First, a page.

The Legal Examiner Mark The Legal Examiner Mark The Legal Examiner Mark search twitter facebook feed linkedin instagram google-plus avvo phone envelope checkmark mail-reply spinner error close
Skip to main content

Having handled cases where clients have been injured when a chair collapsed or broke out from under them, Reston and Herndon Virginia area product and premises liability lawyer Doug Landau knows how painful (and embarrassing) these incidents can be for the injured victim. In a personal injury case recently brought to Landau’s attention, a Dulles Airport fast food restaurant customer was injured by a broken chair. The plaintiff was inside the Washington-Dulles Airport and sat in a chair at a Burger King prior to the flight she and her mother were supposed to take to the West Coast. The chair fell apart, causing plaintiff to be injured. The plaintiff and her mother looked at the chair and noticed that all of the screws were missing. The defendant Marriott leased the premises to Burger King, which was affiliated with Capitol Concessions. The parties disputed who was responsible for the upkeep of the premises.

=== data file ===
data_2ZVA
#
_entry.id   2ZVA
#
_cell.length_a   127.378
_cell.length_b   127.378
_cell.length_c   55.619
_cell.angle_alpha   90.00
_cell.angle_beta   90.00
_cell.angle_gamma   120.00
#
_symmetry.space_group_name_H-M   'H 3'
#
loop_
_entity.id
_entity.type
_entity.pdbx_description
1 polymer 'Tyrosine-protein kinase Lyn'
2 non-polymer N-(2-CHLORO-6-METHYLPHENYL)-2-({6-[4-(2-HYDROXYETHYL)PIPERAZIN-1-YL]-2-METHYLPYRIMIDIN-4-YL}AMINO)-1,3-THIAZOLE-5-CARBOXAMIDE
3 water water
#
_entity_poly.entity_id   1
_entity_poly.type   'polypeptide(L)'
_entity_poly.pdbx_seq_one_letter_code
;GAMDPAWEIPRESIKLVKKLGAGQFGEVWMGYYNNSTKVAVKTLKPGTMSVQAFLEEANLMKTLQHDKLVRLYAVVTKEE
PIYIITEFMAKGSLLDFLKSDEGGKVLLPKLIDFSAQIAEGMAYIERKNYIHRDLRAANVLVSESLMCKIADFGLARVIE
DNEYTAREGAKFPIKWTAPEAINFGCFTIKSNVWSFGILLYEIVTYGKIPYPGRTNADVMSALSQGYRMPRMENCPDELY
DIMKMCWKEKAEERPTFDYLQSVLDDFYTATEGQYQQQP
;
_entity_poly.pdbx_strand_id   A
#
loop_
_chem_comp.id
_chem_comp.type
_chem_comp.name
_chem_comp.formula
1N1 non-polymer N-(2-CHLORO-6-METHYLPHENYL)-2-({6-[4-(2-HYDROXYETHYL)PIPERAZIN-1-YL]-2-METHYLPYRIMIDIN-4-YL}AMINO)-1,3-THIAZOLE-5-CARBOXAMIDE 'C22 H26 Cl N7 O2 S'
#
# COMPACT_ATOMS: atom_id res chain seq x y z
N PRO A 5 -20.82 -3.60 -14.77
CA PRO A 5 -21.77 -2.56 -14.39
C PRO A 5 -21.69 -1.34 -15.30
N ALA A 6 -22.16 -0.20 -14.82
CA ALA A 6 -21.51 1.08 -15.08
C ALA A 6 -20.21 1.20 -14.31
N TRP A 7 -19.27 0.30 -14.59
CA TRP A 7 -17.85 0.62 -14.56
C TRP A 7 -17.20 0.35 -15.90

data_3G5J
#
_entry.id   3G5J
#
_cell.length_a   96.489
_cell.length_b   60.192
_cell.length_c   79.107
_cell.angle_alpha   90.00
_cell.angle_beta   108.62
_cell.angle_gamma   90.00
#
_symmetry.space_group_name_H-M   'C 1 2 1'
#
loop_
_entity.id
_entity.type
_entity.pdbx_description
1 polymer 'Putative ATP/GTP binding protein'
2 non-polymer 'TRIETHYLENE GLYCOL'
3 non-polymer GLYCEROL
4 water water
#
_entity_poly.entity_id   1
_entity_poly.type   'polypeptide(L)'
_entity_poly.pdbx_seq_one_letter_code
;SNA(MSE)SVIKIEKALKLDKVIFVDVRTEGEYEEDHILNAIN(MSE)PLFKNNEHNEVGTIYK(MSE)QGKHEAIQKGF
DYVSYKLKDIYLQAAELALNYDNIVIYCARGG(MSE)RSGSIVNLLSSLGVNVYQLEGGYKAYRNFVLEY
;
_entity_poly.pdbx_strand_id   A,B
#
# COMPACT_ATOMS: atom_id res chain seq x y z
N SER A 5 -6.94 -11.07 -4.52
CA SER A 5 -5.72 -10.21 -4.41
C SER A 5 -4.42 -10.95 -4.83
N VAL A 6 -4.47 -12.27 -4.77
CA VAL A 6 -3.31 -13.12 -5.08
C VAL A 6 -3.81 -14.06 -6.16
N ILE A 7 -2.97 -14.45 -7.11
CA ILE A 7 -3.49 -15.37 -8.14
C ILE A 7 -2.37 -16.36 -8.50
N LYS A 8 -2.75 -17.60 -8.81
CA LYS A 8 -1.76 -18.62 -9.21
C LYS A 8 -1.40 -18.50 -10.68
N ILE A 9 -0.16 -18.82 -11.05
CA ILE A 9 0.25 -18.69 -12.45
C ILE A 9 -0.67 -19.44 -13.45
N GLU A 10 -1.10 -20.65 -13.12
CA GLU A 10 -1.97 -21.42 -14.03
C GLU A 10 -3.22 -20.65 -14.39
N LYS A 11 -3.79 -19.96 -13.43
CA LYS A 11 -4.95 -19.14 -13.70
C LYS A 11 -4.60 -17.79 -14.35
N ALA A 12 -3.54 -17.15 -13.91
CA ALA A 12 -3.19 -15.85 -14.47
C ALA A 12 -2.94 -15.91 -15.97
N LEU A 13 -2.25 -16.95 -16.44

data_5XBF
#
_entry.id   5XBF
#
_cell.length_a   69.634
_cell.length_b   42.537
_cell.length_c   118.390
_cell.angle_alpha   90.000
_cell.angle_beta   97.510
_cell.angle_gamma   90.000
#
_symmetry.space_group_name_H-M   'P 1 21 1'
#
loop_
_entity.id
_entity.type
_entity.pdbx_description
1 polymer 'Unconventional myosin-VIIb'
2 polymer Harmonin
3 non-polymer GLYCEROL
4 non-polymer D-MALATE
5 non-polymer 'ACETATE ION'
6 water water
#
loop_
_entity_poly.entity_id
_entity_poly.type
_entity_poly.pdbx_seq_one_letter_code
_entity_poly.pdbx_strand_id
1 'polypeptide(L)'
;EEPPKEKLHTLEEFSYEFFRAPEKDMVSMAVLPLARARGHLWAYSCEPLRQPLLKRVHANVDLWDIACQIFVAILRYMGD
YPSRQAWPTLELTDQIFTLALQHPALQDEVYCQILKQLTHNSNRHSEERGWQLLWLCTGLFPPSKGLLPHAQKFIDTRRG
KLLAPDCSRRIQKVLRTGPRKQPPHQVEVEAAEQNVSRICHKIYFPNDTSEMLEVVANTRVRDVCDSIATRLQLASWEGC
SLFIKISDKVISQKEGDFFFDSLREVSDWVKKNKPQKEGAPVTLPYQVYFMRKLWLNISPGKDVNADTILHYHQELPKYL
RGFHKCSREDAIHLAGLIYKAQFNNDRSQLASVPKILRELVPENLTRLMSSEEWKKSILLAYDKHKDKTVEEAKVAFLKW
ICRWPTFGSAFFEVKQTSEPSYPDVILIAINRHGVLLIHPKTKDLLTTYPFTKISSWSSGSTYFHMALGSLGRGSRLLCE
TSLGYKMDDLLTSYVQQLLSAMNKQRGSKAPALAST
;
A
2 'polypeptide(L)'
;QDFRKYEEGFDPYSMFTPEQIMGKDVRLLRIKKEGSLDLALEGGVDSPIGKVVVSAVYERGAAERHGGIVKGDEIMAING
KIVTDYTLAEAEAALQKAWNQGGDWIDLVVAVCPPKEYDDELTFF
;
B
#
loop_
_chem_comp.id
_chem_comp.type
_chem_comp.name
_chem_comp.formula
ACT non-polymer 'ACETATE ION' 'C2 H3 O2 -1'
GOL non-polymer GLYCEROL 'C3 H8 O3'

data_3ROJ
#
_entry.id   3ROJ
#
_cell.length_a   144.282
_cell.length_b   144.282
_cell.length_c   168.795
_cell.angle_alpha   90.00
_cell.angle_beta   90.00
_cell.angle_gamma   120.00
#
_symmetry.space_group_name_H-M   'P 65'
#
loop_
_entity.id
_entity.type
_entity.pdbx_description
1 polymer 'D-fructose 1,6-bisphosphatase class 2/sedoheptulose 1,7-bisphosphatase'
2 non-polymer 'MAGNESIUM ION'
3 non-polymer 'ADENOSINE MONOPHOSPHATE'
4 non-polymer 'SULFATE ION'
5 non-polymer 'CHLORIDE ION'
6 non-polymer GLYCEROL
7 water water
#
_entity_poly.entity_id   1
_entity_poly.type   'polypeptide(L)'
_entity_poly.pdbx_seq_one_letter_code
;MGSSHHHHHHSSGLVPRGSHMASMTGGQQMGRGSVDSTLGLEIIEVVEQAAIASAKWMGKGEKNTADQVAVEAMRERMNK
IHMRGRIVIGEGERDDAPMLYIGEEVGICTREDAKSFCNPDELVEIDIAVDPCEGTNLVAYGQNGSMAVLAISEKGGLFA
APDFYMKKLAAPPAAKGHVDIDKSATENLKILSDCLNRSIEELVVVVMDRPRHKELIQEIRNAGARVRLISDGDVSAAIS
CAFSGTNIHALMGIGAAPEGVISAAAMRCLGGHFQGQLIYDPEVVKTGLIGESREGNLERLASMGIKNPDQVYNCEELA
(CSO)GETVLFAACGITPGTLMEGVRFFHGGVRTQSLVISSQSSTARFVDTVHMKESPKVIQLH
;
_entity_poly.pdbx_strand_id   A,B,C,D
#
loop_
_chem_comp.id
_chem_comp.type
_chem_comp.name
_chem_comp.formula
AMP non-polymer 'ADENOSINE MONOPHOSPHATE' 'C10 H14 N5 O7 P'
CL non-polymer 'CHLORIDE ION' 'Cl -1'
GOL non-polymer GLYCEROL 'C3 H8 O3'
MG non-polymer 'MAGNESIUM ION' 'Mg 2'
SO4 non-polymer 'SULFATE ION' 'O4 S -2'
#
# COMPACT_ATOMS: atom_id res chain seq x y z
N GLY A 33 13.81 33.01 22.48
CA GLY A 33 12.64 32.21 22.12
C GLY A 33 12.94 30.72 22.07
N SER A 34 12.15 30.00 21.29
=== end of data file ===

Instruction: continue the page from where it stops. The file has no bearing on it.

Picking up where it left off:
Plaintiff’s counsel alleged that the agreement between the defendants indicated who was responsible for upkeep of the premises. Counsel for the injured woman argued that the corporate defendant failed to adequately warn patrons of the dangerous condition of the chair and failed to properly inspect the premises, knowing people would use the dining facility in Dulles International Airport. Plaintiff previously had a spinal fusion and, when she fell, the fusion dislodged and her surgeon had to remove the hardware from her lumbar fusion. Her surgeon testified that the fusion was the source of plaintiff’s pain and complex regional pain syndrome (CRPS) occurred as a result of the fall. The injured plaintiff was treated with a pump that provides pain medication on demand, which was considered a permanent solution for her condition. This divorced woman was previously employed, but was unable to work after the incident and was considered totally disabled. According to plaintiff’s counsel, the judge moved the settlement along. The dispute in mediation was about who would pay what percentage of the settlement. Landau points out that this is not uncommon when there is clear liability (fault), but where there are several defendants who may be responsible for the damages incurred by the injured plaintiff. In this case, the passenger injured at Virginia’s Dulles Airport accepted a $1,450,000 settlement.

Comments are closed.

Of Interest